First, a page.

Nitrate removal and recovery by capacitive deionization (CDI)

Olga Pastushok, Feiping Zhao, Deepika L. Ramasamy, Mika Sillanpää

Research output: Contribution to journalArticlepeer-review

80 Citations (Scopus)


Capacitive deionization (CDI), an emerging technology, has attracted attention recently and has been applied for various purposes. Herein, we investigated the application of a CDI system using activated carbon (AC) electrodes for nitrate removal and recovery in the scope of domestic wastewater treatment. The electrochemical behavior and structural parameters of AC electrodes were investigated as a part of this work. CDI electrodes were fabricated from microporous activated carbon, and the specific surface area of the electrode material was 210 m2/g. The negative effect of polymeric binder on the AC electrodes performance was observed as well. The specific capacitance of the fabricated AC electrodes at 40 mV/s scan rate was 0.5 F/g and 19 F/g for 1 and 1000 mM electrolyte (NH4NO3), respectively. The CDI performance was examined as a function of flow rate (2, 4, 9, 14 mL/min), applied voltage (0.6, 0.8, 1.0, 1.2 V), and initial nitrate concentration (10, 25, 50, 70 mg/L) in single-pass (SP) mode. Regeneration performance and recovery efficiency of the CDI cell were observed during 5 subsequent operational cycles. The recovery efficiency of nitrate ions from low salinity water was 21%, while the electrosorption capacity of 5.5 mg/g and removal efficiency of 48% was achieved. Presence of the competitive ions in the tested solution resulted in a slight decrease (~10%) of nitrate removal efficiency.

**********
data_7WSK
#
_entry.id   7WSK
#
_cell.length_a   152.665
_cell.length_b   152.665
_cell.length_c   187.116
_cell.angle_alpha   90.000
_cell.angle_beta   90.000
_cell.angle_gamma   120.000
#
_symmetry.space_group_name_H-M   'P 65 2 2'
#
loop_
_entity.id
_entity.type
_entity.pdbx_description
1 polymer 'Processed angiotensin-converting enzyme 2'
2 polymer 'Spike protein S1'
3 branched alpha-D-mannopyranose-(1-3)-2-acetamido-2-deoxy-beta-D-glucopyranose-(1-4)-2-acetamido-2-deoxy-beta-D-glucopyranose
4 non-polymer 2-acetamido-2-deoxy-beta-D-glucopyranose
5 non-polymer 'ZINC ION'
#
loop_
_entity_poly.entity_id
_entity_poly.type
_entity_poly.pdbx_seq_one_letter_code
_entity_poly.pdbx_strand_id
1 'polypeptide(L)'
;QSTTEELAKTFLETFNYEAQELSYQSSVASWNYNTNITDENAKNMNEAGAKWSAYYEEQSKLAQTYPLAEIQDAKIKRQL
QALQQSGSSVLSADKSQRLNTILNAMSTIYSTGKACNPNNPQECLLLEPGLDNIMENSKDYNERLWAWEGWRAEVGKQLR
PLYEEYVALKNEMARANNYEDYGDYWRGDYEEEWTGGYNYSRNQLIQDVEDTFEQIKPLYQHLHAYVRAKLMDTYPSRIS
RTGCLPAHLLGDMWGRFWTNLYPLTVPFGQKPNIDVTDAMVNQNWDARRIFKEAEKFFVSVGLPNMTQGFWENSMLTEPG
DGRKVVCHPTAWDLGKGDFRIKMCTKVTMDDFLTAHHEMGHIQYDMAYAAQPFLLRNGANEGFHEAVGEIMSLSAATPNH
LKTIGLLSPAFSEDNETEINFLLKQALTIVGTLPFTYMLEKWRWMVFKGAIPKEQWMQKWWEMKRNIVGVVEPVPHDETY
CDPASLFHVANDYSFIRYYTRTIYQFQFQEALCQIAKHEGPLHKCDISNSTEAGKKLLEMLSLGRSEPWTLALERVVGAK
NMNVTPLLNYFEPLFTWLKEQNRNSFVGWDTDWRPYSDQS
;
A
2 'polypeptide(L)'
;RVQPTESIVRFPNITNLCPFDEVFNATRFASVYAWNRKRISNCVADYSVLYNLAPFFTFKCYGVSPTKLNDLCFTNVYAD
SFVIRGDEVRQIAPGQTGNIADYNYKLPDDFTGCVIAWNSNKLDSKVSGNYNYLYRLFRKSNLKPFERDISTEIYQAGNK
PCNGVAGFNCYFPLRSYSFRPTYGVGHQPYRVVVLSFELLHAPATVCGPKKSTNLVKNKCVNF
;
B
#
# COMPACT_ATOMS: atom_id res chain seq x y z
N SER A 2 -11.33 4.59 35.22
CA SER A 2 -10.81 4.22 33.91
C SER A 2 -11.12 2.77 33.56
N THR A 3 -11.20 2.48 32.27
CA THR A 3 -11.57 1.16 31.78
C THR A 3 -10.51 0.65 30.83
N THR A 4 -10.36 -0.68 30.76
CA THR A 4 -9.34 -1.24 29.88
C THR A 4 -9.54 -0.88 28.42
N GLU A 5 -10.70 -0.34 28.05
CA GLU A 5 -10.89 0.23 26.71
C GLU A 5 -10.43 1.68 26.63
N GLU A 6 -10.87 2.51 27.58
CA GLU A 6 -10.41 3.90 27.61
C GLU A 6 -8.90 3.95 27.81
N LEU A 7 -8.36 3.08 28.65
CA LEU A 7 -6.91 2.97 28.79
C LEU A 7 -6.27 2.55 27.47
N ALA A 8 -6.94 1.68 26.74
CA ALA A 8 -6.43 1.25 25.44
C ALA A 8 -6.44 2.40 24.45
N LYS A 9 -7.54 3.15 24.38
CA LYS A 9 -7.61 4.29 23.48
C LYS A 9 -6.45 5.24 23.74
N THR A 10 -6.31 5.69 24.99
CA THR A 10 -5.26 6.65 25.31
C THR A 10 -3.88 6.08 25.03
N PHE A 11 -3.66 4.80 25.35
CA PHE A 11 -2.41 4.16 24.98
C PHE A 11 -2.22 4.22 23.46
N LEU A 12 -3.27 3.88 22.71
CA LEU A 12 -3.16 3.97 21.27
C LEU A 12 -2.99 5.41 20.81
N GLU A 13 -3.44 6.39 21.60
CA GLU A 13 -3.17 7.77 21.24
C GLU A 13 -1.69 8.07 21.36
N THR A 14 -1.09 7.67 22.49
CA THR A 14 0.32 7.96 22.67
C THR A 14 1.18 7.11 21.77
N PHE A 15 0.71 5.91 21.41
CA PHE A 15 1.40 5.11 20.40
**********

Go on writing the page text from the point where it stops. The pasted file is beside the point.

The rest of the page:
Original languageEnglish
Article number121943
JournalChemical Engineering Journal
Publication statusPublished - 1 Nov 2019
Externally publishedYes


  • Activated carbon
  • Capacitive deionization
  • Nitrate recovery
  • Nitrate removal
  • Porous carbon electrode

ASJC Scopus subject areas

  • General Chemistry
  • Environmental Chemistry
  • General Chemical Engineering
  • Industrial and Manufacturing Engineering


Dive into the research topics of 'Nitrate removal and recovery by capacitive deionization (CDI)'. Together they form a unique fingerprint.

Cite this